April 26, 2017
April 26, 2017
Inhumane treatment of widows is common in parts of Nigeria. The Hope Soars Foundation for Widows aims to offer abandoned women support and a sense of belonging.
IBADAN, NIGERIA — Folasade Johnson lost her husband 11 years ago in a car accident in which they were both involved. She was hospitalized for months and when she recovered she was allowed to return to their matrimonial home only once to pick up a few personal items. A member of her late husband’s family supervised the little time she was allowed there.
“I had to start buying everything all over again, even [things] as small as spoons,” she says.
Inhumane treatment of widows is common in many Nigerian communities. Some, like Johnson, have everything they have worked for taken from them.
“Widows face many challenges in Nigeria,” she says. “There is a lot of stigmatization, as if she caused her husband’s death. Some are maltreated. Others are lonely. Some find it difficult to start life again.”
After her forced exit from her late husband’s house, Johnson was taken in by her godmother for a year. After which she rented a one-bedroom apartment from some of the cash gifts she received following her husband’s death. With a 15,000 Nigerian naira (about $49) loan from a small micro-finance bank, she started a business of selling chin chin, a local fried dough snack.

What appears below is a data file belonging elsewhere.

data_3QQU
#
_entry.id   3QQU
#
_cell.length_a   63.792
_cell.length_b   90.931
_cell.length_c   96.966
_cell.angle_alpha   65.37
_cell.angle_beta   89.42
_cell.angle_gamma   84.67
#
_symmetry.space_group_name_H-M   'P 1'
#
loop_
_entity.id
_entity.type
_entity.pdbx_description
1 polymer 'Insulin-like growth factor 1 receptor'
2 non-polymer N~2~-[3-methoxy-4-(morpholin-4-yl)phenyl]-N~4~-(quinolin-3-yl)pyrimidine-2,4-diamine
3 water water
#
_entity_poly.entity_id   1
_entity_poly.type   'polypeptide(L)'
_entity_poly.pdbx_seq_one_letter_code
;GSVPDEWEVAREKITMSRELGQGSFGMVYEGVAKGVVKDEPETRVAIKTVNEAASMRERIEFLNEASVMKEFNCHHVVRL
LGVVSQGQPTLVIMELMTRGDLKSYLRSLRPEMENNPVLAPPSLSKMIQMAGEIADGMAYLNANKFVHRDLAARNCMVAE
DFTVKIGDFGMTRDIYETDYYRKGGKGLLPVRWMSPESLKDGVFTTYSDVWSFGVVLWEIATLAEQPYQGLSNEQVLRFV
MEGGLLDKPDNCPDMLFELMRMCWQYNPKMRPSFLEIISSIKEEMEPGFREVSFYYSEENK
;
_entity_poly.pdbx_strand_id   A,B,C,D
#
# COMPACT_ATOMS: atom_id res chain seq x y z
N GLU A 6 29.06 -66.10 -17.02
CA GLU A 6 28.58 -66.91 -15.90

Life as a Widow: Four Nigerians Share Their Stories
For women in Nigeria, the death of a spouse is compounded by the cultural demands of widowhood. Many are stigmatized, blamed for their husband’s death and displaced from their martial home. Read the story here.
Her godmother’s act of kindness gave Johnson the support she needed and she is now passing the gift on to other widows by founding a support group – Hope Soars Foundation for Widows.
Launched in December, the foundation organizes regular get-togethers for widows in the area. In a recent meeting, participants heard a talk about how to stay healthy and each widow left with a 5 kilogram- (about 11 pound-) bag of rice and six yards of Ankara cloth.
Johnson says she began the meetings to help promote a sense of community belonging for the widows, whom are often ostracized.
“I dream of a rest house where widows who have been thrown out of their late husband’s house can have a place to go. There, they can learn skills with which they can make a living for themselves,” Johnson says. The idea is the widows then can in turn train other widows, she says.
“Usually many widows feel lonely but with this network, I hope that they can have a sense that they belong somewhere, to a family,” Johnson says.
Correction: An earlier version of this article misspelled Folasade Johnson’s name in the lead caption. The article has been updated. Global Press Journal regrets this error.